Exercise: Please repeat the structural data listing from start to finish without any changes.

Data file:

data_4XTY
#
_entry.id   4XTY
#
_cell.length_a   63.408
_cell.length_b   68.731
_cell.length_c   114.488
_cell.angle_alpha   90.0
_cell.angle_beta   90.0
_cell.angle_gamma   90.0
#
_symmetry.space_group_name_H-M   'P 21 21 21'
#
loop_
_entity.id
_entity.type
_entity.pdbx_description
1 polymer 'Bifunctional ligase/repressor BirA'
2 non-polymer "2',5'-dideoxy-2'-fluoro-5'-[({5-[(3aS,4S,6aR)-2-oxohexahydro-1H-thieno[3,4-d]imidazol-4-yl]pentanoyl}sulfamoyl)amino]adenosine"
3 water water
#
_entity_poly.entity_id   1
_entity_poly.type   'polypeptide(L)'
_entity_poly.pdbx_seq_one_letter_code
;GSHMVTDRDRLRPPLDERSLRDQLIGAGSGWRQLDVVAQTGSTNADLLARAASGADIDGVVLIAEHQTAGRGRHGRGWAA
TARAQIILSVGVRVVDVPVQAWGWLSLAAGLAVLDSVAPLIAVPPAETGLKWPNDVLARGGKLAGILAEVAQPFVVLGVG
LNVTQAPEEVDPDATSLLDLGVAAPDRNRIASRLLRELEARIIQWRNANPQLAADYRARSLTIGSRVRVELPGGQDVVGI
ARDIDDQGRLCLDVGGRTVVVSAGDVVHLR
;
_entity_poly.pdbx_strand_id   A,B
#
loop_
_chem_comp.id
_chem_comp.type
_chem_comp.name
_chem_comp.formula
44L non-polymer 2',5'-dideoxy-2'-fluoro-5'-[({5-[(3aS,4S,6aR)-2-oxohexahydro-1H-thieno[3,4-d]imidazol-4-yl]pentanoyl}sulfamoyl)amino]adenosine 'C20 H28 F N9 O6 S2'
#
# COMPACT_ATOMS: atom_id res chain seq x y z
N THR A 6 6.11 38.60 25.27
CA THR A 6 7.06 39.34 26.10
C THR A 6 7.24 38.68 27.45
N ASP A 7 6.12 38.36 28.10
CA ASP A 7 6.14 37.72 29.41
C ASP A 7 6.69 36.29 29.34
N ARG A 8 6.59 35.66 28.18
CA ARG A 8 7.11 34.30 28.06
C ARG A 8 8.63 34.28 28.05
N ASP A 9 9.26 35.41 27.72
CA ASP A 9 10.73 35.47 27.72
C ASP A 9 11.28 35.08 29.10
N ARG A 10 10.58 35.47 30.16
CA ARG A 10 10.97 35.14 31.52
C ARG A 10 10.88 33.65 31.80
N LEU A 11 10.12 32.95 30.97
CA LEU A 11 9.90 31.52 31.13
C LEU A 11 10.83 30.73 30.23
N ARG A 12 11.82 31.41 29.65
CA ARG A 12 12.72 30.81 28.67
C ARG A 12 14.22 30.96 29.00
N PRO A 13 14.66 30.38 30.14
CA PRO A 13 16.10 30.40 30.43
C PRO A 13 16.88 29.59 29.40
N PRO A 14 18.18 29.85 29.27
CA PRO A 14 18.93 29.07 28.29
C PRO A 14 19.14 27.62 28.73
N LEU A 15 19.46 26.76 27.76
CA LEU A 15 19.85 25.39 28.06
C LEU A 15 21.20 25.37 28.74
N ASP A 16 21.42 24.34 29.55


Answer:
data_4XTY
#
_entry.id   4XTY
#
_cell.length_a   63.408
_cell.length_b   68.731
_cell.length_c   114.488
_cell.angle_alpha   90.0
_cell.angle_beta   90.0
_cell.angle_gamma   90.0
#
_symmetry.space_group_name_H-M   'P 21 21 21'
#
loop_
_entity.id
_entity.type
_entity.pdbx_description
1 polymer 'Bifunctional ligase/repressor BirA'
2 non-polymer "2',5'-dideoxy-2'-fluoro-5'-[({5-[(3aS,4S,6aR)-2-oxohexahydro-1H-thieno[3,4-d]imidazol-4-yl]pentanoyl}sulfamoyl)amino]adenosine"
3 water water
#
_entity_poly.entity_id   1
_entity_poly.type   'polypeptide(L)'
_entity_poly.pdbx_seq_one_letter_code
;GSHMVTDRDRLRPPLDERSLRDQLIGAGSGWRQLDVVAQTGSTNADLLARAASGADIDGVVLIAEHQTAGRGRHGRGWAA
TARAQIILSVGVRVVDVPVQAWGWLSLAAGLAVLDSVAPLIAVPPAETGLKWPNDVLARGGKLAGILAEVAQPFVVLGVG
LNVTQAPEEVDPDATSLLDLGVAAPDRNRIASRLLRELEARIIQWRNANPQLAADYRARSLTIGSRVRVELPGGQDVVGI
ARDIDDQGRLCLDVGGRTVVVSAGDVVHLR
;
_entity_poly.pdbx_strand_id   A,B
#
loop_
_chem_comp.id
_chem_comp.type
_chem_comp.name
_chem_comp.formula
44L non-polymer 2',5'-dideoxy-2'-fluoro-5'-[({5-[(3aS,4S,6aR)-2-oxohexahydro-1H-thieno[3,4-d]imidazol-4-yl]pentanoyl}sulfamoyl)amino]adenosine 'C20 H28 F N9 O6 S2'
#
# COMPACT_ATOMS: atom_id res chain seq x y z
N THR A 6 6.11 38.60 25.27
CA THR A 6 7.06 39.34 26.10
C THR A 6 7.24 38.68 27.45
N ASP A 7 6.12 38.36 28.10
CA ASP A 7 6.14 37.72 29.41
C ASP A 7 6.69 36.29 29.34
N ARG A 8 6.59 35.66 28.18
CA ARG A 8 7.11 34.30 28.06
C ARG A 8 8.63 34.28 28.05
N ASP A 9 9.26 35.41 27.72
CA ASP A 9 10.73 35.47 27.72
C ASP A 9 11.28 35.08 29.10
N ARG A 10 10.58 35.47 30.16
CA ARG A 10 10.97 35.14 31.52
C ARG A 10 10.88 33.65 31.80
N LEU A 11 10.12 32.95 30.97
CA LEU A 11 9.90 31.52 31.13
C LEU A 11 10.83 30.73 30.23
N ARG A 12 11.82 31.41 29.65
CA ARG A 12 12.72 30.81 28.67
C ARG A 12 14.22 30.96 29.00
N PRO A 13 14.66 30.38 30.14
CA PRO A 13 16.10 30.40 30.43
C PRO A 13 16.88 29.59 29.40
N PRO A 14 18.18 29.85 29.27
CA PRO A 14 18.93 29.07 28.29
C PRO A 14 19.14 27.62 28.73
N LEU A 15 19.46 26.76 27.76
CA LEU A 15 19.85 25.39 28.06
C LEU A 15 21.20 25.37 28.74
N ASP A 16 21.42 24.34 29.55